Cinderella is probably my favorite fairy tale of all time, and this re-telling of the classic fairy tale impressed me quite a bit. I’ve read many re-tellings of Cinderella; however, none has come close to what Ms. Meyer has written. I am well aware that Cinder seemed to be one of the most over-hyped books that everyone praised and loved, so I was actually a bit skeptical prior to reading it. In the end, I liked it enough to say that I am anticipating to read the rest of the books for the series.
Ms. Meyer took Cinderella, turned her into a bad-ass, snarky cyborg – a human with machine parts and put her in a complete different world than we’ve grown accustomed to seeing Cinderella in. Cinder, I simply adored and has made the list as one of my favorite book heroines. She is smart, strong, independent and at the same time has a sense of great vulnerability and worth. It’s quite ironic because I feel like she isn’t really similar to the fairy tale Cinderella. Her love interest, Prince Kai is the epitome of Prince Charming and you can’t help but fall in love with him. He is kind, gentle, strong on his own, yet has flaws. However, you cannot blame him since he has so many burdens to carry. Moreover, he is not just there to serve as the love interest for Cinder. His character serves a purpose and his actions and decisions does impact the overall plot in the story. Other than the main characters I also liked the secondary characters especially Iko, the loveable android as well as Dr. Erland. Even our villain Queen Levana, I couldn’t really bring myself to hate because I find her not to be pure evil. She has reasons for being that way, albeit, I’m not condoning her actions. I just love the fact that all of the characters are so multidimensional and are neither black nor white.
Just like any young-adult book, there is romance. I liked how Ms. Meyer portrayed the romance between Cinder and Prince Kai. Some people may see it as insta-love, but I beg to differ. Yes, Cinder was a fangirl of Prince Kai at first; however, a friendship was first established before romantic feelings came into play. Their romance is sweet and cute–nothing over the top. It didn’t overshadow the main plot, like most young-adult books nowadays which makes me glad. I don’t think I can’t take it anymore when romance takes the front seat over the actual plot, especially when the book is really not even a romance book. Therefore, if you want a lovey-dovey book because it’s Cinderella, you’ll probably be unsatisfied.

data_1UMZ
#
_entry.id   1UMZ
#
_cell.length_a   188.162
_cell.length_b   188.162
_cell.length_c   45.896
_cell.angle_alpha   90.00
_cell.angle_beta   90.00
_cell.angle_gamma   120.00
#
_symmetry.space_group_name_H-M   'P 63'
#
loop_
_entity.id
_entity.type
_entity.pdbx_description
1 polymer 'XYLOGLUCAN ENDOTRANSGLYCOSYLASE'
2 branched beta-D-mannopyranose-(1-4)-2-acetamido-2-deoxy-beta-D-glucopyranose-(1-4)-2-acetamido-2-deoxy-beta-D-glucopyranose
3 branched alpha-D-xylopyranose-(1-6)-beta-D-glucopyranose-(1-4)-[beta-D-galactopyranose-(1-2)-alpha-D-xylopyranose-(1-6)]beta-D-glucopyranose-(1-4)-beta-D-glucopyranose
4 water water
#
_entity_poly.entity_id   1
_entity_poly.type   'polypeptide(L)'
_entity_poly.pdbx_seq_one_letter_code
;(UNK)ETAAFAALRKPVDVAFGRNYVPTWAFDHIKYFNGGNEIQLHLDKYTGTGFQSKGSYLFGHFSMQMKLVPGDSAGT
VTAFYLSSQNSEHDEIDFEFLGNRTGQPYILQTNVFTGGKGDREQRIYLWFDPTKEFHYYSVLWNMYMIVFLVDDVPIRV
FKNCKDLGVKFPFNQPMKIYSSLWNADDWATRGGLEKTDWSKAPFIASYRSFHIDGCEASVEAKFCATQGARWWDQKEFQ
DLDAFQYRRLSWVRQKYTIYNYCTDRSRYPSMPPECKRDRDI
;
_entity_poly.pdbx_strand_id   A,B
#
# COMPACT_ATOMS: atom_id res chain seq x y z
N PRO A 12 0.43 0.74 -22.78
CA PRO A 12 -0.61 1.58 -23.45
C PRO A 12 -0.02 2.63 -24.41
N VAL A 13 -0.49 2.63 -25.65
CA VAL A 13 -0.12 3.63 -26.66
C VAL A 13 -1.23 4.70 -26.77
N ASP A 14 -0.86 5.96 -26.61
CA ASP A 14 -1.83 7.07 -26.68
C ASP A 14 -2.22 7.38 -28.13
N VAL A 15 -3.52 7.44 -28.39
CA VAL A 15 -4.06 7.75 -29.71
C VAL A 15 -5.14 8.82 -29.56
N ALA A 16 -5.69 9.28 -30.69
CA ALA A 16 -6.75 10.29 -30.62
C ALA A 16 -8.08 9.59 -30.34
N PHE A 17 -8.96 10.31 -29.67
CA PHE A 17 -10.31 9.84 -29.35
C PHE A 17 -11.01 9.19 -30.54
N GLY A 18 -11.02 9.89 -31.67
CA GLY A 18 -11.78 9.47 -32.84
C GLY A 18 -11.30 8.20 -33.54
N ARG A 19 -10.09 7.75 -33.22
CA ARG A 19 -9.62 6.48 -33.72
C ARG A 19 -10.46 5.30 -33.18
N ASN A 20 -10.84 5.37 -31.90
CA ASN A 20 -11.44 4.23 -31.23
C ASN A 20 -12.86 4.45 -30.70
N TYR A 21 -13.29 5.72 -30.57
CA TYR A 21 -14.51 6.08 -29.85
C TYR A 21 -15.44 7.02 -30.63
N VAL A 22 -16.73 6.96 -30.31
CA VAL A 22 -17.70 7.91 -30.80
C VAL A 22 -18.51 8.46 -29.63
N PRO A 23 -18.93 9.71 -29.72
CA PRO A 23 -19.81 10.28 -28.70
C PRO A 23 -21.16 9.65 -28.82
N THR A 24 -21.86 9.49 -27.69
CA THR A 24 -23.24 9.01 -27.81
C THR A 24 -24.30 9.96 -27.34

On the other hand, it is unlike me to not point out the things that I may have not like in the book. While there is world-building in the story, I felt it was lacking. I know, I feel as if I’m sounding like a broken record because almost every book review I’ve written, I always have some thing to say about world-building. Don’t get me wrong, I love the world Ms. Meyer has created, and I praised her not only for the creativity, but also the originality. While I understood that Cinder lived in the future, years after WWIV had taken place, and Earth was challenged by extra-terrestrial Lunars and humans suffered from an incurable disease, I knew nothing beyond that. Moreover I had a problem with the plague that is happening in New Beijing. It wasn’t as convincing since I felt like there was no devastation, no mass graves, and no suffering. Cinder’s business doesn’t suffer and everyone seems fine to just walk around in the open. Ms. Meyer could have delved into that more; however, for now I can somehow overlook these little “problems” since there are more books in the series. As for the writing style, it was simple and really easy to follow.
While Cinder was quite predictable and cliched it was one of those books that I didn’t have any problems with when it came to the triteness of the book. Overall, Cinder was an enjoyable read and I commend Ms. Meyer’s take on this classic fairy tale. I love re-tellings, and if you do as well, then this book may be for you.